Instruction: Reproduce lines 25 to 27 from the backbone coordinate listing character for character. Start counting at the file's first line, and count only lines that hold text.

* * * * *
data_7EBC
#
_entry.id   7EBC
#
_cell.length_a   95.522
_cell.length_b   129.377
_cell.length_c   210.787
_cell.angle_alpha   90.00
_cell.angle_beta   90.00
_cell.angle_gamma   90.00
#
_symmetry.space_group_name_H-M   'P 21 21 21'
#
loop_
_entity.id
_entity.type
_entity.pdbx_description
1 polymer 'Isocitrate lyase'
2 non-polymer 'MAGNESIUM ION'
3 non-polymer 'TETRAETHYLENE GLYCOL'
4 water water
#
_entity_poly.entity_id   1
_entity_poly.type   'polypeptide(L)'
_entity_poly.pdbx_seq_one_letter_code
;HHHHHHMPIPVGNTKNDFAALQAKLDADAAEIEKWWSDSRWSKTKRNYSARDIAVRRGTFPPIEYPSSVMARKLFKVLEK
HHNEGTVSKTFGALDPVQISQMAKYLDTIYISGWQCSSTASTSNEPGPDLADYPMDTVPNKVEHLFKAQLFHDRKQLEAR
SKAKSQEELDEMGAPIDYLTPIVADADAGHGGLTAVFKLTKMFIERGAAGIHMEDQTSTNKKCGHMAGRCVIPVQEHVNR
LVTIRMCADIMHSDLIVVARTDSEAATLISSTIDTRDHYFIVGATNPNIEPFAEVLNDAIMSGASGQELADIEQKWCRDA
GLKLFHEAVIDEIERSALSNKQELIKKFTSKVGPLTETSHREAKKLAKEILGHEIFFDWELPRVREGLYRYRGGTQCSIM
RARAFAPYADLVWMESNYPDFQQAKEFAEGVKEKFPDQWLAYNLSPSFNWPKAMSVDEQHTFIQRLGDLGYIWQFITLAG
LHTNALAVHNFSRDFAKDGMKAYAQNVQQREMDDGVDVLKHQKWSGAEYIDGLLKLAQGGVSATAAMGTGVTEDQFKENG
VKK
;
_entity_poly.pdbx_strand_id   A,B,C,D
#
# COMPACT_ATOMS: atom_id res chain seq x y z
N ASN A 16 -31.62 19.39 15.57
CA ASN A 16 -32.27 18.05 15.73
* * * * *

_entity_poly.pdbx_seq_one_letter_code
;HHHHHHMPIPVGNTKNDFAALQAKLDADAAEIEKWWSDSRWSKTKRNYSARDIAVRRGTFPPIEYPSSVMARKLFKVLEK
HHNEGTVSKTFGALDPVQISQMAKYLDTIYISGWQCSSTASTSNEPGPDLADYPMDTVPNKVEHLFKAQLFHDRKQLEAR